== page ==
As a concerned parent, just over 12 months ago I started looking at the evidence related to the effects of computer games on children and the wider population. This in turn led me to what I am now pursuing as a Masters Project. If you sift through the horror stories you’ll find ‘some’ genuine reasons for concern, but from the evidence I’ve seen, the key issues seem to boil down to common sense and having a decent relationship with your kids.
By no means am I setting my self up as SuperNanny, so first and foremost this is an open letter to my future self, for whom Lego Star Wars II will be a distant, idealised memory.
Jon (Jon in 2021 that is…),
Hope all’s well with you and the family…
It seems to me (the 2011 me) that if our kids (yours and mine…) are playing computer games, we really should know what those games are and, most crucially, what those games entail. Also, how many hours a day are they playing them..? We should know this stuff, and restrict as required! It’s possible to have too much of a good thing, right?
And they are good… they are glorified puzzles… and there doesn’t ‘have to be’ zombie slayings… so don’t demonise them or scape-goat them for crimes they haven’t committed..! (No one said this would be easy…) Certainly a better use of time than TV!
Talking of TV, do you remember that old Panarama ‘Addicted to Games?’ programme from 2010 where the reporter, Raphael Rowe said, ‘If I asked my six-year-old son to stop playing PlayStation football or a Wii adventure game the result was a mini-fit, complete with genuine tears and tantrums. I did not get that kind of extreme reaction when I called time on cartoons on TV, playing in the garden or his favourite action toys.’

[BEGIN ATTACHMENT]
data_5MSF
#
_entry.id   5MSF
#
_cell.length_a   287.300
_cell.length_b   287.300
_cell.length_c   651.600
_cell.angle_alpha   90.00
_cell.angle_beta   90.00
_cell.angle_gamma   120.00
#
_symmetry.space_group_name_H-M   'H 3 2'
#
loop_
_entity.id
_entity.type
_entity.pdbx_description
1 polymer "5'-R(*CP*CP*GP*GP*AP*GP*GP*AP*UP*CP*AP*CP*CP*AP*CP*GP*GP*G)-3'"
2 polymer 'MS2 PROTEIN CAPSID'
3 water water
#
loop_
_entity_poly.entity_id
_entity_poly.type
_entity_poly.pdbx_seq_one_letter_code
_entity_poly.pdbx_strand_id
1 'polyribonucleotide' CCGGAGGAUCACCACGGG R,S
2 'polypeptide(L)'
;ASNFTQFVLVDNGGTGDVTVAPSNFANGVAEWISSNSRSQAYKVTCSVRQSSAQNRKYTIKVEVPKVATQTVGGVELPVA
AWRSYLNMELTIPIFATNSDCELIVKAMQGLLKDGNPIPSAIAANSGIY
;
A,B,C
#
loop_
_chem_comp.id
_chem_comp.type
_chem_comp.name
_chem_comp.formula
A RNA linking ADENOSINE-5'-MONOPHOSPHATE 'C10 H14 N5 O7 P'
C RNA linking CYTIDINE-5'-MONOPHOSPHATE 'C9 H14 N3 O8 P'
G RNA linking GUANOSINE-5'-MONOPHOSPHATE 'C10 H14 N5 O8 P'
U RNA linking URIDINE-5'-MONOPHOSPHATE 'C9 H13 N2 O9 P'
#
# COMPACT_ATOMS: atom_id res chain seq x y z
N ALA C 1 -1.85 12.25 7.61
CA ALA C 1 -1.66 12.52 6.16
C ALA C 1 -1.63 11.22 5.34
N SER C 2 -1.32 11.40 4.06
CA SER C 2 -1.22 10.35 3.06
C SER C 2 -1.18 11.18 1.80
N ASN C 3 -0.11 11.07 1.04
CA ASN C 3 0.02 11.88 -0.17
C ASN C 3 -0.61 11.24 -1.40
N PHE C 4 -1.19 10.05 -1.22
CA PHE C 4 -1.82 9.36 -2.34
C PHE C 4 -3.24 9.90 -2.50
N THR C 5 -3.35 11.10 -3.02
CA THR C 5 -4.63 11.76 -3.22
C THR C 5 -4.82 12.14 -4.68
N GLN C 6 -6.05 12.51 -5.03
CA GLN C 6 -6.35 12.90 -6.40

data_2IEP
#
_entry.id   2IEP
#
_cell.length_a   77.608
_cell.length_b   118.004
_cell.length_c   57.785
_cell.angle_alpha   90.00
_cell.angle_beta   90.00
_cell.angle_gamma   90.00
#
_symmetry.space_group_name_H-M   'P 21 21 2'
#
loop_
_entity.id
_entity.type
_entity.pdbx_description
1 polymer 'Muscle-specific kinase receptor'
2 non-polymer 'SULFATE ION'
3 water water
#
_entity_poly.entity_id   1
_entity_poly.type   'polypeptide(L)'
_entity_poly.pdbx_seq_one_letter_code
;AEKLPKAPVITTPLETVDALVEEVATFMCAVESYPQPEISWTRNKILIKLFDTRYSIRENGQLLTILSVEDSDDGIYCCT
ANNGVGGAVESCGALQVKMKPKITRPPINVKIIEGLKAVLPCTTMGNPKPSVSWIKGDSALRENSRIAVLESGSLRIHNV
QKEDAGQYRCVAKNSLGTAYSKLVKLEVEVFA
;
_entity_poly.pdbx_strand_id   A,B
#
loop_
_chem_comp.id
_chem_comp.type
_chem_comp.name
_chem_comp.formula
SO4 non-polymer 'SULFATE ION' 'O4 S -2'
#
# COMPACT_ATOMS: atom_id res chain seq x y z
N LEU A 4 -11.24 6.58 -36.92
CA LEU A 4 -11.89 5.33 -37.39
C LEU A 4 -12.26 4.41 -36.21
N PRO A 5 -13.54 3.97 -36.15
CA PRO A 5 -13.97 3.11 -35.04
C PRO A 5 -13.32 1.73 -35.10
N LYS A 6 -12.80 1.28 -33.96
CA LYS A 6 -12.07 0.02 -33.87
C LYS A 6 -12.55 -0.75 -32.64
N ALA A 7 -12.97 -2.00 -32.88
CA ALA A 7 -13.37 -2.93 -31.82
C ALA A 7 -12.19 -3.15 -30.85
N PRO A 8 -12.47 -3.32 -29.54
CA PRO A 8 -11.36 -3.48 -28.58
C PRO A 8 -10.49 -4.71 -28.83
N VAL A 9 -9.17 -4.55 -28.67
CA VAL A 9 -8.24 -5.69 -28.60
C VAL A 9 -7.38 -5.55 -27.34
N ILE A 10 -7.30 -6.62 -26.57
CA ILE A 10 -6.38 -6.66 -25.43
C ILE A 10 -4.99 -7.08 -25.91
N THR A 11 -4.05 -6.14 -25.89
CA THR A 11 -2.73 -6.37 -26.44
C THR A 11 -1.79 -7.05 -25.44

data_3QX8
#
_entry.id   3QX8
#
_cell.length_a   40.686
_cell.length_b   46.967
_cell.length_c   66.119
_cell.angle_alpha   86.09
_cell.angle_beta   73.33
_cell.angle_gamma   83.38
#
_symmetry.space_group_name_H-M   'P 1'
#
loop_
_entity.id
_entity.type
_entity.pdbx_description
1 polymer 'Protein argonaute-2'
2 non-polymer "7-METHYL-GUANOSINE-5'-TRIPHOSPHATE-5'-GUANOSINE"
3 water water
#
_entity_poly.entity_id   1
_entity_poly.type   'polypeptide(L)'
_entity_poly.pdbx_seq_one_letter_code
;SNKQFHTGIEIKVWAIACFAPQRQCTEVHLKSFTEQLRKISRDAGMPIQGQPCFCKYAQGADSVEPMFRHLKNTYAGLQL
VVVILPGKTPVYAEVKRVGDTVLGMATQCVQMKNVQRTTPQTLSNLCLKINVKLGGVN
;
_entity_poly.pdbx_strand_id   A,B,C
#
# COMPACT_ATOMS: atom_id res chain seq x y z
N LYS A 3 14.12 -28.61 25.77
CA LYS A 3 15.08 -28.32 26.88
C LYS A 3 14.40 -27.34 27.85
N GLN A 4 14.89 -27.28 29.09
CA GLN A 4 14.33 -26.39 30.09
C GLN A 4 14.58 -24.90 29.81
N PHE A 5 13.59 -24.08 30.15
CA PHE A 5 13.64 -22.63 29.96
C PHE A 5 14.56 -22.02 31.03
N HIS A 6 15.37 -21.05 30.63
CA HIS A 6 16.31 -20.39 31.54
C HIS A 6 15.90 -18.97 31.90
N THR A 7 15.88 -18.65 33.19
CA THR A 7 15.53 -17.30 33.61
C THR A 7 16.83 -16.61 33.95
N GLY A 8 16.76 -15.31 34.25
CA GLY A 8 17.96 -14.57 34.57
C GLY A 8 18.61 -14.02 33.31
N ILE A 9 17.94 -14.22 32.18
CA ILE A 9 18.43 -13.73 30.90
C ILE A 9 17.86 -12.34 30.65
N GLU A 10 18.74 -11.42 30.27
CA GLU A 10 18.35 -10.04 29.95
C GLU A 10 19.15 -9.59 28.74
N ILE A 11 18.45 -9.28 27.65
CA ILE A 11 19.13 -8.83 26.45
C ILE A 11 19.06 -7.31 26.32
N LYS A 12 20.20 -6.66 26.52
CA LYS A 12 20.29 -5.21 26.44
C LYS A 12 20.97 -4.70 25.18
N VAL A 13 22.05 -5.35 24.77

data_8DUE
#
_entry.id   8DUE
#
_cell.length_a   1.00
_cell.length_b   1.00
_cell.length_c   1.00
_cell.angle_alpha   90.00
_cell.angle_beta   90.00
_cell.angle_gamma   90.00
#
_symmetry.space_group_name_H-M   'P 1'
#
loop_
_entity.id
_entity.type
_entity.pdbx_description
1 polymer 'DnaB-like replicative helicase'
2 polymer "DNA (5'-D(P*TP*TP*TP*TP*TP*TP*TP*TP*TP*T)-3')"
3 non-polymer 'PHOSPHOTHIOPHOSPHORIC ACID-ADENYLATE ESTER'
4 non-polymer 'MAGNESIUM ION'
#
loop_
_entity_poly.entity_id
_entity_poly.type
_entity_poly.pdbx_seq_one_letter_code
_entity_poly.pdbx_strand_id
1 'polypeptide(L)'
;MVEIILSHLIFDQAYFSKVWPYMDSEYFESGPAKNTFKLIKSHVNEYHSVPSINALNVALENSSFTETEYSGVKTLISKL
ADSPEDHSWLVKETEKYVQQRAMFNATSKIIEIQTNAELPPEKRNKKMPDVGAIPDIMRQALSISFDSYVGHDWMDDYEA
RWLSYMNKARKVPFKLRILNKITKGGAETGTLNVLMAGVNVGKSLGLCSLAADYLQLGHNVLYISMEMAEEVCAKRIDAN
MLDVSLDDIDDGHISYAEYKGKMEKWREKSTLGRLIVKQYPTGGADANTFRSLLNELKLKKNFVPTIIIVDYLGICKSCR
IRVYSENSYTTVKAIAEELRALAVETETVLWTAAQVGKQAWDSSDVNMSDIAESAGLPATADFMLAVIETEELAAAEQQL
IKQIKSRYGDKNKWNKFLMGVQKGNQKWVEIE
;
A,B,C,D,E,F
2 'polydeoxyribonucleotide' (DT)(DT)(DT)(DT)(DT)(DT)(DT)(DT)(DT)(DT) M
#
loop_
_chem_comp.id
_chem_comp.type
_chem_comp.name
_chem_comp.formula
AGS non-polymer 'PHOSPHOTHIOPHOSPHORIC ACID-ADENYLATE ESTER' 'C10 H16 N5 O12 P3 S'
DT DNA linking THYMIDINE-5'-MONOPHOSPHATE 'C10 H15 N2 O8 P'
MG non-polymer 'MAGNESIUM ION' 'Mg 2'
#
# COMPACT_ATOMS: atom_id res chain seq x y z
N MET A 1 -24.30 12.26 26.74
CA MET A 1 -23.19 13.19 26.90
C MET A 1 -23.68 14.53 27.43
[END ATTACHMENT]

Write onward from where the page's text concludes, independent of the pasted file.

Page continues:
This is one we thought about a lot at the time, having had similar experiences… however, it occurred to us… don’t switch the console off halfway through a game! It’s not fair… do parents turn TVs off halfway throughEastenders, or Corrie? (Whether they should or not is another matter…) But ‘no’, they don’t! So, just agree a time limit, then they decide if it’s worth starting another level or not…
Establishing boundaries is what parents have to do all the time… but building in a bit of ‘self management’ drastically reduced our ‘game related’ tantrums in 2011… hope that’s still working out for you in 2021! 😉
Finally, as with everything they do, try not to get ‘old’ and ‘dismissive’, join in! You might not get ‘their stuff’ all of the time, but it’s important to try… it helps keeps our kids safe and puts us in a better position to encourage variety… bowling, dancing… synchronised swimming even!
I must say that I’m looking forward to how this all turns out for us… maybe we’ll look back and laugh… maybe not! I wonder where you are just now… Maybe you’re reading this on your new holoPad ™ at the local Syncronised Swimming Gala..? Either way, i’m looking forward to seeing you… soon!